I don't know if any of you caught my response on my post about the Ladder pull-up when my readers asked about how to progress up to doing one-arm push-ups (OAP, as it's known by on the Internet forums). As I wrote down my response, I realized that I had a pretty good topic for a blog entry.
In theory, anyway. I kind of felt like I wasn't qualified to answer that question since my progression wasn't really based on a set-program. Back in December, 2006, I decided to try them in my hotel room just to see if I could. Long story short: I could... about 7 on each arm. I didn't start using them regularly until this year. Now, I'm good for 15 on each arm for several sets.
Still, it's the Internet and I guess that allows above-average, sort-of (but not really) experts like me to say pretty much whatever I want (or any other no-mind, out-of-shape fool for that matter). I have a few ideas about how to get there and they go back to a series of posts I made a while back. When you're working with any push-up, including the OAP, increasing it's level of ease or difficulty stems from the placement of your hands and feet as well as what you're holding onto when you're doing the push-up.
The first approach that comes to mind is to place one of your hands on an object while keeping the other hand on the floor. The higher this object is, the more difficult it will become. If you extend that hand away from the body, it also gets harder. This is a good approach if you're lacking the upper body strength required to perform the OAP.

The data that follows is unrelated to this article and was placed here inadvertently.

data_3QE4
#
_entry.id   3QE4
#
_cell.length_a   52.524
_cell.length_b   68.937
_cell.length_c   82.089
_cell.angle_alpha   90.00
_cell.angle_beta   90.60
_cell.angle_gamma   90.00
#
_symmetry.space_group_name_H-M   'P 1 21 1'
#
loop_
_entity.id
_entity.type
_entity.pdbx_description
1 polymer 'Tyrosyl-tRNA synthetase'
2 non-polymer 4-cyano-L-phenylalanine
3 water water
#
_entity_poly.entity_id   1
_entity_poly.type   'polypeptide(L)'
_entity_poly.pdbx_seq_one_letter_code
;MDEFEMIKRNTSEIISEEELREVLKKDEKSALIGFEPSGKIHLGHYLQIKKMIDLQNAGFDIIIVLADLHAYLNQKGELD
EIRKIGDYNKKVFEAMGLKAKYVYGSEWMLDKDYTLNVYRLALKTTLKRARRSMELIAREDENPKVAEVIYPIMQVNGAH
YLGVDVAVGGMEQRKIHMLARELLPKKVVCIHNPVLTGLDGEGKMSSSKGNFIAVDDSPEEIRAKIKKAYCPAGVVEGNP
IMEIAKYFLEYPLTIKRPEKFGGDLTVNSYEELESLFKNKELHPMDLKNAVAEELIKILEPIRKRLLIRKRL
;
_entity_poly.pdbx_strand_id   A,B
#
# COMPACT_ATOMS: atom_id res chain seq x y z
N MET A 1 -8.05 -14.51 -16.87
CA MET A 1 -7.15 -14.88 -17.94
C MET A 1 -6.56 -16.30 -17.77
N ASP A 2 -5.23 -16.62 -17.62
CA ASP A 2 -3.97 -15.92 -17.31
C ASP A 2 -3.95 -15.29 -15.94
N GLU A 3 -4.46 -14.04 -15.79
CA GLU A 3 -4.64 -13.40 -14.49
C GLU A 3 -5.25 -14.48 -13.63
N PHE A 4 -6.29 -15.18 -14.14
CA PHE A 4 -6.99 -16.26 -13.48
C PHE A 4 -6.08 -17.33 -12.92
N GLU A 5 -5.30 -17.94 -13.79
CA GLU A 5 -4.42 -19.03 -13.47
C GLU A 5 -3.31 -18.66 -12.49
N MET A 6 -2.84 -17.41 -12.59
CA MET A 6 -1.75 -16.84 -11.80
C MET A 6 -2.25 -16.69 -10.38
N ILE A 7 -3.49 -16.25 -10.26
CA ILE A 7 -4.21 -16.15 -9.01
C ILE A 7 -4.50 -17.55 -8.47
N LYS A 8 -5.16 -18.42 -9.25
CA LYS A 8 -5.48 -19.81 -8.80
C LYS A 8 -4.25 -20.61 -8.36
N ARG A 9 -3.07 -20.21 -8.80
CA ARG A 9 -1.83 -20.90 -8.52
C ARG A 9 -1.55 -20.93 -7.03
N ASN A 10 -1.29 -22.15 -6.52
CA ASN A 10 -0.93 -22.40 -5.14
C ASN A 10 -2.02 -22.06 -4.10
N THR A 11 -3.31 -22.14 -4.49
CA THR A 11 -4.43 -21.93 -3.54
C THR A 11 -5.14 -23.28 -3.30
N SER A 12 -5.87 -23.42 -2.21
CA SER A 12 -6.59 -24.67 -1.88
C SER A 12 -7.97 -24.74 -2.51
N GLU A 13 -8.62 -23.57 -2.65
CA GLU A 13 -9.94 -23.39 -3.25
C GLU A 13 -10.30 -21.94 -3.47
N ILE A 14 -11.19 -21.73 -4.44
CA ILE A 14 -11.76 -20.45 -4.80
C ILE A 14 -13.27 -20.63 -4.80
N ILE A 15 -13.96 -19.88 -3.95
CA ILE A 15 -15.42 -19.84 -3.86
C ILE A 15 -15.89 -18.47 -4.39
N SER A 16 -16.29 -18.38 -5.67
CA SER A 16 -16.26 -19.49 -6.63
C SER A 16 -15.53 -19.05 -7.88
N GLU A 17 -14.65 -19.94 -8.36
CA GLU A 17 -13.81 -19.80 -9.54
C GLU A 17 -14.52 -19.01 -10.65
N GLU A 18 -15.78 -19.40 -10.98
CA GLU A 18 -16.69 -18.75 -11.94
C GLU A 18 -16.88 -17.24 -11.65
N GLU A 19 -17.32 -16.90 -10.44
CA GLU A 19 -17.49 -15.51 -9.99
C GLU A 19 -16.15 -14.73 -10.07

If you're having trouble with the OAP because your core, then you could elevate your upper body by placing your one hand on a chair, bench, or whatever you have available that can hold your body and allow you to place your shoulder over your hand. This is important because if you have your shoulder behind your hand, you risk pushing the object out from underneath you. The higher the bench/chair/whatever, the easier the OAP becomes.
Now, I said that I didn't have a set-program at the top of this blog entry but there is a tip in my approach to push-ups. I do so many different flavors of push-ups in one week. I work do different intensities, different angles, directions, etc. I've been confusing muscles before Horton invented it in P90X! So, you could say that constantly changing it up creates carry-over strength to other movements, including the OAP.